Due to the high sensitivity of ground-fault-current detection circuits, it is possible that excessive line noise on the power source wiring can cause an alarm. This can occur in the form of a ground-fault alarm, a stuck-relay alarm, or a ground-fault circuit alarm.

This type of alarm can be caused by switching high-power loads, inductive loads, or any excessive arcing during operation of a contactor that is on the same circuit branch. It may also be caused by extreme levels of RFI (radio-frequency interference) in the area.

Line Noise Issue Solutions

1. Use a separate circuit for the heat control

We recommend providing a separate circuit for the heat control, which is not shared with other equipment. In particular, any equipment that is electrically noisy needs to be on a different circuit branch and installed a safe distance away.

2. Use an external noise filter

The controller’s immunity to excessive conducted noise from contactors, inductive loads, and other sources of RF interference can be increased with an external noise filter. A simple way to provide additional filtering is to route the power supply cable through a ferrite toroid ring, with as many turns as possible. This will further attenuate the conducted RF noise.

One device that works well is the Palomar Engineering Ferrite Toroid Ring model F240-77. This is 1.4” ID and 2.4” OD, material type 77(Figure 1). There are larger sizes and other suppliers of these which also can work. We purchased our Ferrite Toroid Ring from here, but they can also be purchased at many electronic supply companies or on amazon.com.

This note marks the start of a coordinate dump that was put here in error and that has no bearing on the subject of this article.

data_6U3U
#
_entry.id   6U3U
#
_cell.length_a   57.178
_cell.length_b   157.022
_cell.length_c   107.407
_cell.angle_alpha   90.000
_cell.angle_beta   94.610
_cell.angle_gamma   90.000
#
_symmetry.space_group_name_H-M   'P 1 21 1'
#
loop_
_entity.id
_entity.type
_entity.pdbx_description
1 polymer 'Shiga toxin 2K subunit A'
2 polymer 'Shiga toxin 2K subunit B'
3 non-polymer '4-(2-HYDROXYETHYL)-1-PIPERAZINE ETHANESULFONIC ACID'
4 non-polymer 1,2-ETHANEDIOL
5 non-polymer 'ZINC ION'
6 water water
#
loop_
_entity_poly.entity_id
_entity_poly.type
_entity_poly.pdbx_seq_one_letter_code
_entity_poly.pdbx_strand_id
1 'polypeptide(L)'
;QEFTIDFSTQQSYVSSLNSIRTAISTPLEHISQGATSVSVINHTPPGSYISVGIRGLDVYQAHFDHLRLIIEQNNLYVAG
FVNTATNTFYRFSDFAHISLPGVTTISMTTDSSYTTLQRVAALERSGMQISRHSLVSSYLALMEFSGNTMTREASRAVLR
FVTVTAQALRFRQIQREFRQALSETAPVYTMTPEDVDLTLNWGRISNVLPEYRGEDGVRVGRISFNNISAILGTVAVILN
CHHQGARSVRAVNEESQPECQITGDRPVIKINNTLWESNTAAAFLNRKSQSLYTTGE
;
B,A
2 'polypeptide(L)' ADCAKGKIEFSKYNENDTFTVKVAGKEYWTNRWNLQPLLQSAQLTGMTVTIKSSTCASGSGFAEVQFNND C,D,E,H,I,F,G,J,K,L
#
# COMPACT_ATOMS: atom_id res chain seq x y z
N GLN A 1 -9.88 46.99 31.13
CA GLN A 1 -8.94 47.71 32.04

This should be installed on the power line (source) cable to the controller (e.g. GPT or FPT), and placed near the controller’s housing (Figure 2). If the controller is fitted with conduit for the wiring to the power panel, the toroid can be placed just inside the power panel, at the end of the conduit (Figure 3). Three turns of the entire cable through the toroid are recommended; if more can be fit that will work better – the attenuation of noise is proportional to the square of the number of turns. A larger toroid can be used to accommodate more turns of the wire.

3. Adjust the ground fault threshold

In some situations, the ground fault threshold can be increased, and this will improve the noise immunity. On the GPT 130 and GPT 230, the ground-fault alarm current threshold can be adjusted from 1 mA to 300 mA, and the default setting is 30 mA. A higher setting will be more tolerant of electrical noise on the power line.

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